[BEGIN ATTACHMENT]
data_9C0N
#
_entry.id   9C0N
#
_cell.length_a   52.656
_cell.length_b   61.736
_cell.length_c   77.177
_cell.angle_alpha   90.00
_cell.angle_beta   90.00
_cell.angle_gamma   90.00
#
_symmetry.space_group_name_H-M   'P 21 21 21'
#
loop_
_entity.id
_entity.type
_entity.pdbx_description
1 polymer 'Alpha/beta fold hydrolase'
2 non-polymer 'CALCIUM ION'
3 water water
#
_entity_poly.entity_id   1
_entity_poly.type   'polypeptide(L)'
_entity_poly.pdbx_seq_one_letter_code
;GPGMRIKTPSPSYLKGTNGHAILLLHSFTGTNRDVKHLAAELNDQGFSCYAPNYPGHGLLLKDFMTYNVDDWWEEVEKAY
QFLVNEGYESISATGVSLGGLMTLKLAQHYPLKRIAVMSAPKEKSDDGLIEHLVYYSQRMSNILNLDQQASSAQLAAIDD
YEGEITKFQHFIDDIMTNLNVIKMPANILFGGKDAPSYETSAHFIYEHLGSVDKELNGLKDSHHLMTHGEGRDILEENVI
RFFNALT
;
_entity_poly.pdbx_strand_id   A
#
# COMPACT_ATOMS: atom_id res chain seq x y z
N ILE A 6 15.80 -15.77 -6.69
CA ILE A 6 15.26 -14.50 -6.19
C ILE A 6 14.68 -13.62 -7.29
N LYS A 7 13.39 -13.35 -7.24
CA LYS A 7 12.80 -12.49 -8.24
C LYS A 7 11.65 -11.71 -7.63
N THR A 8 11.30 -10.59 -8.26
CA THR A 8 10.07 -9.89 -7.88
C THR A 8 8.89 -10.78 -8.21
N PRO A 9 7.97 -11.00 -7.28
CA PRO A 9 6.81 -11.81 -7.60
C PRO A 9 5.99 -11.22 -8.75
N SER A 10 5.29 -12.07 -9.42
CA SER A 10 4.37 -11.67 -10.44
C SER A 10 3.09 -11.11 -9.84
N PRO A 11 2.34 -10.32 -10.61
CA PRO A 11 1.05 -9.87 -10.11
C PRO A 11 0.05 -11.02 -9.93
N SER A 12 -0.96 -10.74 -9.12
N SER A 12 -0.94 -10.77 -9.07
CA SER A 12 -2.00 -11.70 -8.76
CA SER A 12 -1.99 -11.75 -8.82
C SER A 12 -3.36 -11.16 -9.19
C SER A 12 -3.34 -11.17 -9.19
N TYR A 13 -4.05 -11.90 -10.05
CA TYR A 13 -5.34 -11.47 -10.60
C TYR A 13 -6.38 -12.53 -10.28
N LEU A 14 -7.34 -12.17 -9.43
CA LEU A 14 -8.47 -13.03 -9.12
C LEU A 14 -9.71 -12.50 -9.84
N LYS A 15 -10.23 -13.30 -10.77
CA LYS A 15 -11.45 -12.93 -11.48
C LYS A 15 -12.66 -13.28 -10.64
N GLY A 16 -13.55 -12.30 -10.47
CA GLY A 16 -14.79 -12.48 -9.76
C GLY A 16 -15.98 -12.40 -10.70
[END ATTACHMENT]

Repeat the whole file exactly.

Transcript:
data_9C0N
#
_entry.id   9C0N
#
_cell.length_a   52.656
_cell.length_b   61.736
_cell.length_c   77.177
_cell.angle_alpha   90.00
_cell.angle_beta   90.00
_cell.angle_gamma   90.00
#
_symmetry.space_group_name_H-M   'P 21 21 21'
#
loop_
_entity.id
_entity.type
_entity.pdbx_description
1 polymer 'Alpha/beta fold hydrolase'
2 non-polymer 'CALCIUM ION'
3 water water
#
_entity_poly.entity_id   1
_entity_poly.type   'polypeptide(L)'
_entity_poly.pdbx_seq_one_letter_code
;GPGMRIKTPSPSYLKGTNGHAILLLHSFTGTNRDVKHLAAELNDQGFSCYAPNYPGHGLLLKDFMTYNVDDWWEEVEKAY
QFLVNEGYESISATGVSLGGLMTLKLAQHYPLKRIAVMSAPKEKSDDGLIEHLVYYSQRMSNILNLDQQASSAQLAAIDD
YEGEITKFQHFIDDIMTNLNVIKMPANILFGGKDAPSYETSAHFIYEHLGSVDKELNGLKDSHHLMTHGEGRDILEENVI
RFFNALT
;
_entity_poly.pdbx_strand_id   A
#
# COMPACT_ATOMS: atom_id res chain seq x y z
N ILE A 6 15.80 -15.77 -6.69
CA ILE A 6 15.26 -14.50 -6.19
C ILE A 6 14.68 -13.62 -7.29
N LYS A 7 13.39 -13.35 -7.24
CA LYS A 7 12.80 -12.49 -8.24
C LYS A 7 11.65 -11.71 -7.63
N THR A 8 11.30 -10.59 -8.26
CA THR A 8 10.07 -9.89 -7.88
C THR A 8 8.89 -10.78 -8.21
N PRO A 9 7.97 -11.00 -7.28
CA PRO A 9 6.81 -11.81 -7.60
C PRO A 9 5.99 -11.22 -8.75
N SER A 10 5.29 -12.07 -9.42
CA SER A 10 4.37 -11.67 -10.44
C SER A 10 3.09 -11.11 -9.84
N PRO A 11 2.34 -10.32 -10.61
CA PRO A 11 1.05 -9.87 -10.11
C PRO A 11 0.05 -11.02 -9.93
N SER A 12 -0.96 -10.74 -9.12
N SER A 12 -0.94 -10.77 -9.07
CA SER A 12 -2.00 -11.70 -8.76
CA SER A 12 -1.99 -11.75 -8.82
C SER A 12 -3.36 -11.16 -9.19
C SER A 12 -3.34 -11.17 -9.19
N TYR A 13 -4.05 -11.90 -10.05
CA TYR A 13 -5.34 -11.47 -10.60
C TYR A 13 -6.38 -12.53 -10.28
N LEU A 14 -7.34 -12.17 -9.43
CA LEU A 14 -8.47 -13.03 -9.12
C LEU A 14 -9.71 -12.50 -9.84
N LYS A 15 -10.23 -13.30 -10.77
CA LYS A 15 -11.45 -12.93 -11.48
C LYS A 15 -12.66 -13.28 -10.64
N GLY A 16 -13.55 -12.30 -10.47
CA GLY A 16 -14.79 -12.48 -9.76
C GLY A 16 -15.98 -12.40 -10.70